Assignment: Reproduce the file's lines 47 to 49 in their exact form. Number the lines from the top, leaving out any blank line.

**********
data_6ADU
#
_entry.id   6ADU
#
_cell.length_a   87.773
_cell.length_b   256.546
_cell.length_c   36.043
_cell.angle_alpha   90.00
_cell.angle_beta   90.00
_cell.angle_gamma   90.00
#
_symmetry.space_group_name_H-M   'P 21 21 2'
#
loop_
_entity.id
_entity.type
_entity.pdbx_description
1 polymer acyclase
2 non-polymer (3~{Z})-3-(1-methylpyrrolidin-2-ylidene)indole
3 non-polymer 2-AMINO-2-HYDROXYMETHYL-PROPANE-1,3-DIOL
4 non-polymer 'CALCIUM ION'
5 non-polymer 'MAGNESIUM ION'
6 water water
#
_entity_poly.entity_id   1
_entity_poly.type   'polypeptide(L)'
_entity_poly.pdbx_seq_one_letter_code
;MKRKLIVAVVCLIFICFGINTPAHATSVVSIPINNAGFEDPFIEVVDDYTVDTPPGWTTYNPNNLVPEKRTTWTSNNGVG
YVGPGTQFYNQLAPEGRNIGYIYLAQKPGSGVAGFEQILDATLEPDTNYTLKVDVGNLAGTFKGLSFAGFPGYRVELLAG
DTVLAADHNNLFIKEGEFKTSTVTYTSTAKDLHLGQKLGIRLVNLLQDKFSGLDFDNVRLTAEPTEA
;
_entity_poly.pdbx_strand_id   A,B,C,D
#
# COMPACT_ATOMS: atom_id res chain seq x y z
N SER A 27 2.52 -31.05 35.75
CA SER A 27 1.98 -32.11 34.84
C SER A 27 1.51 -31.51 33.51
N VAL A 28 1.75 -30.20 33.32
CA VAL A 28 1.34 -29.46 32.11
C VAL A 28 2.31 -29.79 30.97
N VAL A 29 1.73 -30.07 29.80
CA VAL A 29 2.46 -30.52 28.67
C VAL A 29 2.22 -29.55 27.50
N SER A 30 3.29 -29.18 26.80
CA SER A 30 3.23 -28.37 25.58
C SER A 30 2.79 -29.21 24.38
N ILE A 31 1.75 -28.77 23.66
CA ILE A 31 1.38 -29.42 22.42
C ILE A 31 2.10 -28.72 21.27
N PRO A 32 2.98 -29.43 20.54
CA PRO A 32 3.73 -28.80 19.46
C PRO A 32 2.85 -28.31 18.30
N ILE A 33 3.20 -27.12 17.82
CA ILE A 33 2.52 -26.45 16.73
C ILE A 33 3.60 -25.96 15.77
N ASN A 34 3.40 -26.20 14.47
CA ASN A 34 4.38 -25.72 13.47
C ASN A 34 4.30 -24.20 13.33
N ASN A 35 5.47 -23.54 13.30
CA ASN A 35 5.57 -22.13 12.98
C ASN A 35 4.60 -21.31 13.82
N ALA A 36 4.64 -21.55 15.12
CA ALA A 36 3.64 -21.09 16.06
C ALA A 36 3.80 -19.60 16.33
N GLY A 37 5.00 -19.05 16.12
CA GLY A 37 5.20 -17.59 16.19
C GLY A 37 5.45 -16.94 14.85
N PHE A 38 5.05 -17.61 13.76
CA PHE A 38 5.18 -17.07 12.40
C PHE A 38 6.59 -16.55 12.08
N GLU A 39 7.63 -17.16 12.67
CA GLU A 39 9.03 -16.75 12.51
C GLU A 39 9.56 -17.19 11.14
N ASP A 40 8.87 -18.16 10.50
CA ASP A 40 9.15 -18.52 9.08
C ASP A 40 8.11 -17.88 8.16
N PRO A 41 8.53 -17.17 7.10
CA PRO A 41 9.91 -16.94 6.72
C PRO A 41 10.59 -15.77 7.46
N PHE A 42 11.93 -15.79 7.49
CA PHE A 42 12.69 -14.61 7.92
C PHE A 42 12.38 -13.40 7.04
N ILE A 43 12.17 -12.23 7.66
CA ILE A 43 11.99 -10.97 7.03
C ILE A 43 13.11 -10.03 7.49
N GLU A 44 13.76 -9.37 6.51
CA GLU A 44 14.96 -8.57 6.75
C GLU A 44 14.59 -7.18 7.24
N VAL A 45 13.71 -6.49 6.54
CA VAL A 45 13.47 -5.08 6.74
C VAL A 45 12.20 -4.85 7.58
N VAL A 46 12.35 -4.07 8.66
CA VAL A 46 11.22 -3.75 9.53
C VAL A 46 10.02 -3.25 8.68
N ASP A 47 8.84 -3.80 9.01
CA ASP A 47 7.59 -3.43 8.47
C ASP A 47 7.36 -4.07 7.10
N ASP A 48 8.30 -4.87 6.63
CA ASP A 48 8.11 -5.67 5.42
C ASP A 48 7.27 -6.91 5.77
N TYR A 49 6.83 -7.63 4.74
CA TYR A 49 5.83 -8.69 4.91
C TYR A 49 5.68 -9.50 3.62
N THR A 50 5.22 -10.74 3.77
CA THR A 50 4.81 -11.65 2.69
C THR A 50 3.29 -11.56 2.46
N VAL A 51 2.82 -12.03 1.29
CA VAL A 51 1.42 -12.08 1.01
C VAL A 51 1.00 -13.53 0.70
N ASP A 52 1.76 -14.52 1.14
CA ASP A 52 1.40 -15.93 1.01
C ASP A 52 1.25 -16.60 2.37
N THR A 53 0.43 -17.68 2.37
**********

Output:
N ILE A 31 1.75 -28.77 23.66
CA ILE A 31 1.38 -29.42 22.42
C ILE A 31 2.10 -28.72 21.27